Is there some correlation between an entrepreneur’s purpose in starting a business, whether it is one created to have positive social and financial returns or simply to maximize profit, and access to mainstream investors? The answer to this question used to matter more than it does today particularly in the following G8 countries (Canada, France, Italy, UK and US) and will hopefully matter even less as legal forms of “profit with purpose businesses” gain traction and enable purpose minded entrepreneurs to access investment capital from mainstream investors. The authors of the 2014 report titled Balancing Purpose and Profit highlighted the positive trends taking place in mainstreaming legal forms for profit-with-purpose business. In their 2016 update to the 2014 report, they write the following:
“The development of legal and other structures that make profit-with-purpose businesses (“PPBs”) more attractive is a powerful confirmation of the reality in our civil society that not every investor or shareholder subscriber is motivated solely by profit. Millions of business owners around the world seek to do more than simply maximize financial return … primary purposes include improving the environment, eradicating poverty and developing communities. In the classic model, these social purposes had to be pursued as a charity or nonprofit corporation. This is no longer the case, and the G8 countries are continuing to develop legal regimes that allow businesses to have a primary mission of having a positive social and environmental impact while gaining access to investment capital that can deliver that impact in unprecedented scale and scope.”
Mainstream investors will mostly invest in businesses with well-developed and widely used legal structures/forms. They want investments to be in legally registered entities with known governance parameters. Over the last few years there has been a flurry of legal activity around company formation targeted at locking-in mission for profit-with-purpose businesses. This note highlights progress in the G8 countries from a report published first published in 2014 and then updated in 2016 by Orrick Herrington and Sutcliffe LLP, UnLtd, and Thomson Reuters Foundation
It is exciting to be a profit and purpose minded entrepreneur in any of Canada, France, Italy, UK and US, where PPB legal forms have been enacted and adopted relatively well.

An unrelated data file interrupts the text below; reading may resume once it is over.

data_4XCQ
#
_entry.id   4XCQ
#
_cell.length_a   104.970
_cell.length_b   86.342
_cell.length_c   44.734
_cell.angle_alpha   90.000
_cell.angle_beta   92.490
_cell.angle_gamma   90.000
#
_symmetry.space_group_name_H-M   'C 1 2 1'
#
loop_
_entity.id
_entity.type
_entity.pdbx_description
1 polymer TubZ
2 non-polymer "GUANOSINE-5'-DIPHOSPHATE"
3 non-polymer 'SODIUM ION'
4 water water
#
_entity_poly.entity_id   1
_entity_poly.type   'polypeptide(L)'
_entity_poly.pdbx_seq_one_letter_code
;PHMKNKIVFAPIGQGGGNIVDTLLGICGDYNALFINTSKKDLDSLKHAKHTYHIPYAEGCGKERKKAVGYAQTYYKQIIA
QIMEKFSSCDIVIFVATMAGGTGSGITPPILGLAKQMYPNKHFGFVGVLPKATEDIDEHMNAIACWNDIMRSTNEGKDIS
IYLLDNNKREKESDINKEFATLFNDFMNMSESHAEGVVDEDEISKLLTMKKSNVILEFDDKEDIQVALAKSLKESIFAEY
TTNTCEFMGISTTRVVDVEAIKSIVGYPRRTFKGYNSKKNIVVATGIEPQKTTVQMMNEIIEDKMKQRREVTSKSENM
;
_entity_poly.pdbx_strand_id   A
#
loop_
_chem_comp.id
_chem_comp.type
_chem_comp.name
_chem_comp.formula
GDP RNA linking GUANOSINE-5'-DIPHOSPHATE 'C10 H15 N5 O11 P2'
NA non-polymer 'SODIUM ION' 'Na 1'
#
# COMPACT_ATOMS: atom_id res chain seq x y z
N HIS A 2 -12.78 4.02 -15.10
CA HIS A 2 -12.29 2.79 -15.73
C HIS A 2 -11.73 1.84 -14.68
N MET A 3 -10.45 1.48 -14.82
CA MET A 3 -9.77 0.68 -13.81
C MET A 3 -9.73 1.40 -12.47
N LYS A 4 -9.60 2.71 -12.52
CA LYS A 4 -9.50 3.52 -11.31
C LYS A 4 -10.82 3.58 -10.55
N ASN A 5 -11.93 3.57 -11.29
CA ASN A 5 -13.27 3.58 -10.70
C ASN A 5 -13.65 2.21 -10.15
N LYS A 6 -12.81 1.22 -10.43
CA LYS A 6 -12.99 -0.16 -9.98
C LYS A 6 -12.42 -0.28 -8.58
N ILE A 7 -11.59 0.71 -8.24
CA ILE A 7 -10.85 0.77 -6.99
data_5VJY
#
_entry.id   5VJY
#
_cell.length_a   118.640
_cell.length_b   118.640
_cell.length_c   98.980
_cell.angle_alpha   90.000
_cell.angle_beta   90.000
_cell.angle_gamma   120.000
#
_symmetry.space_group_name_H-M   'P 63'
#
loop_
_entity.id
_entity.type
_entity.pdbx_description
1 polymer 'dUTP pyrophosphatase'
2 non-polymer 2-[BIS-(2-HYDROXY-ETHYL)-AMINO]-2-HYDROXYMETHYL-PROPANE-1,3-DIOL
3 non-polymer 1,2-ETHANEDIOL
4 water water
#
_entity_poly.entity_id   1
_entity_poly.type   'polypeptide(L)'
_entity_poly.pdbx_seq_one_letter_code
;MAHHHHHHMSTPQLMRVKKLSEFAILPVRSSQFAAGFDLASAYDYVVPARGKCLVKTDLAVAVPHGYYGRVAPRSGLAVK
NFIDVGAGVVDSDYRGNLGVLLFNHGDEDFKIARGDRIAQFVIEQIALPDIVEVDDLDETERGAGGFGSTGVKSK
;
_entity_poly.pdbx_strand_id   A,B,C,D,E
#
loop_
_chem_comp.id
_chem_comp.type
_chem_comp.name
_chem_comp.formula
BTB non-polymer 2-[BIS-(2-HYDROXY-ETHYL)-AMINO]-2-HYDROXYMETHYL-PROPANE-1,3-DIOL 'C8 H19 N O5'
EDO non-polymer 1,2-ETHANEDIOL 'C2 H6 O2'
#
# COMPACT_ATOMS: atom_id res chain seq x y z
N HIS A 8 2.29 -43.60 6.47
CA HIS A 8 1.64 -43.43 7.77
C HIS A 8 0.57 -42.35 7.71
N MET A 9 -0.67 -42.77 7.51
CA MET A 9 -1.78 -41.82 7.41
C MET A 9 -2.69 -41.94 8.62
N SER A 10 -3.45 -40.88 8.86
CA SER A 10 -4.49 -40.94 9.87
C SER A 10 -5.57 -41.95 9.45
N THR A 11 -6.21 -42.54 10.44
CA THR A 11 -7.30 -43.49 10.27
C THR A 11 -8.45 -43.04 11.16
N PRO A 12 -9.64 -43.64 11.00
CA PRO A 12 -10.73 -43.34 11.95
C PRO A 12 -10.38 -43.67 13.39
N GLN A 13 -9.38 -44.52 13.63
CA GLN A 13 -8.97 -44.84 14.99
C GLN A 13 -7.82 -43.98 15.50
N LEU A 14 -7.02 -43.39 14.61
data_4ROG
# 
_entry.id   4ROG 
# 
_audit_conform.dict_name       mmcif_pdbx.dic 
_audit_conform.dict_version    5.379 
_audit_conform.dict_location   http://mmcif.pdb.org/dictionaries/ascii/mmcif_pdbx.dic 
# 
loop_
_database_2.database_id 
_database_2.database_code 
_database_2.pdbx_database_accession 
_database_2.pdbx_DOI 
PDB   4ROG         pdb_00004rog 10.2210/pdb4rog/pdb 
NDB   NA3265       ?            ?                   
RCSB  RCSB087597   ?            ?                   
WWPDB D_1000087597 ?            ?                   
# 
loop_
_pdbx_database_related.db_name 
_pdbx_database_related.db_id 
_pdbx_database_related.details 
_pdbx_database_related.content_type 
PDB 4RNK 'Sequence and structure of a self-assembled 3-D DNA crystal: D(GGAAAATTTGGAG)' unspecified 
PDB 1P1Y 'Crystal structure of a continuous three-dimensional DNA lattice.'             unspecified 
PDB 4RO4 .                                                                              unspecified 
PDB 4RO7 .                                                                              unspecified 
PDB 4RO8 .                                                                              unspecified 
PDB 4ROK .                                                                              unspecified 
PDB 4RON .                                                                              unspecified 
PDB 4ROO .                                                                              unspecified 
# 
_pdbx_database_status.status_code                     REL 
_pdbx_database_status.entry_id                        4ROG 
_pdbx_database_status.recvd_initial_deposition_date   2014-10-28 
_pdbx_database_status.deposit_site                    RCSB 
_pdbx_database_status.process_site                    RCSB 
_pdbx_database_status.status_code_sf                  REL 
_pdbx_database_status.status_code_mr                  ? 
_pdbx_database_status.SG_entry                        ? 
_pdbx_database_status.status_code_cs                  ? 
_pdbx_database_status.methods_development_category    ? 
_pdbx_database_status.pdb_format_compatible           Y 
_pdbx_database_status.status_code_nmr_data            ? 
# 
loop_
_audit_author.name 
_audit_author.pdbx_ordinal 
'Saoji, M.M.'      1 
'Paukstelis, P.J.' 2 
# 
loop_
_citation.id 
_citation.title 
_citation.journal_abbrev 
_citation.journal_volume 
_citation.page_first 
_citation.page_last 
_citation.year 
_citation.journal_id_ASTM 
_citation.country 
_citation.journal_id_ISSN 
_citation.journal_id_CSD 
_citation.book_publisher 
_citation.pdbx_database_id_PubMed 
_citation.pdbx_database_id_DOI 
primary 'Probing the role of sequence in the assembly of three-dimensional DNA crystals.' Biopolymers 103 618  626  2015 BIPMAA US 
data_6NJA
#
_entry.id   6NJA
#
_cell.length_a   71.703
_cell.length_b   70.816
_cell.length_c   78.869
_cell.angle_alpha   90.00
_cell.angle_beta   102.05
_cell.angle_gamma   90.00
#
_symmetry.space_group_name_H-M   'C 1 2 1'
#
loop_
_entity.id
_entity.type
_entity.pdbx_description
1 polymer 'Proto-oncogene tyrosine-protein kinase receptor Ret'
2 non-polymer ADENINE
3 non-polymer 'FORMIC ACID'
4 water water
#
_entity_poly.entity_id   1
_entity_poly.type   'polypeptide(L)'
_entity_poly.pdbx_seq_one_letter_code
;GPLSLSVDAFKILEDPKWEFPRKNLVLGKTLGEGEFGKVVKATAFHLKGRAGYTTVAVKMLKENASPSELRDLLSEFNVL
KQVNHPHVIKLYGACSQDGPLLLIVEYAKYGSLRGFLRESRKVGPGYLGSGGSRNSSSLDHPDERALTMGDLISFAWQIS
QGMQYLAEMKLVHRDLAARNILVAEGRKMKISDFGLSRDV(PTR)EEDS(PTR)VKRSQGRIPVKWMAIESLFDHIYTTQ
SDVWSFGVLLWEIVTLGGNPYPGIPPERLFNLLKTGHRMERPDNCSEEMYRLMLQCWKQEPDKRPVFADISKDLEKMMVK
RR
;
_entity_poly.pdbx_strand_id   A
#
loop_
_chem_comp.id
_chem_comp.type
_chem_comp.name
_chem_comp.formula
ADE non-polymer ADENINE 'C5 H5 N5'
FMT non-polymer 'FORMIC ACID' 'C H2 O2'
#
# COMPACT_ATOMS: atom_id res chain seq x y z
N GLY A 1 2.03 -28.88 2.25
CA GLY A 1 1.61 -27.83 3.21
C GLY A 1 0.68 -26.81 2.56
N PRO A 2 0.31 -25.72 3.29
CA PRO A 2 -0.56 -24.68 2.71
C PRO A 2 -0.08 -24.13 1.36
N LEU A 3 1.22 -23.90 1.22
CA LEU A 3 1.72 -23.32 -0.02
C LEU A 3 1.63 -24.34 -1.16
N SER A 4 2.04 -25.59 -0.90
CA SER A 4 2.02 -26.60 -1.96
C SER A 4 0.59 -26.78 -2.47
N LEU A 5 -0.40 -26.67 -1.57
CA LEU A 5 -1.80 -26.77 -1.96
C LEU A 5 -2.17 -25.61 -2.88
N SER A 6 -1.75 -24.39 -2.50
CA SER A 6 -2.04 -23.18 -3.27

A Canadian entrepreneur can register a PPB in British Columbia and have operations across the country under the Community Contribution Company (“C3”) Act of 2012. In 2015, British Columbia strengthened market opportunities and the role of C3s in the economy by introducing Social Impact Purchasing Guidelines providing for the inclusion of social values in solicitation (request for proposal) documents for goods and services.
In France the government has shown support for social entrepreneurs and investors. PPBs are regulated under the Social and Solidarity Economy (“SSE”) Law. A “Solidarity enterprise of social utility” designation allows PPBs access to government funding as well as procurement set asides. Investors in these businesses enjoy tax incentives 18% tax credit on income and 50% tax break on losses. The B-corp label was officially launched in 2015, allowing businesses to add purpose to their mission, committing to a set of impact best practices.
Italy is making progress. In 2015, the government enacted regulations governing “innovative start-up with a social purpose” which are granted tax incentives including an individual tax credit of 25% of the amount invested and a corporate tax credit of 27% of the amount invested. In 2016, the Italian government introduced the Benefit Corporation framework. In addition to benefits under the tax code failure to pursue impact goals as committed to can result in sanctions again the B-Corp entity.
In the UK the authorities have, via the Social Investment Tax Relief Act, provided for a 30% tax relief for investments in qualifying social enterprises and additional tax exemptions on capital gains from qualifying social investments.
If you are a mission-driven entrepreneur incorporating your business in the US, you can take advantage of registering as a Benefit Corporation or Low Profit Limited Liability Company. These models have become prevalent with the Benefit Corp structure as the most popular. State legislatures have enacted regulations favorable to entrepreneurs wanting to convert for profit businesses to PPBs. The market has also shown progress through IPOs demonstrating that PPBs can offer investors favorable returns.
The important question is how can the adoption of these legal forms be fast-tracked in countries that need the growth of social entrepreneurship to deliver benefits that cannot be fulfilled by government investment in areas that include protecting the environment, eradicating poverty and generally developing stronger communities?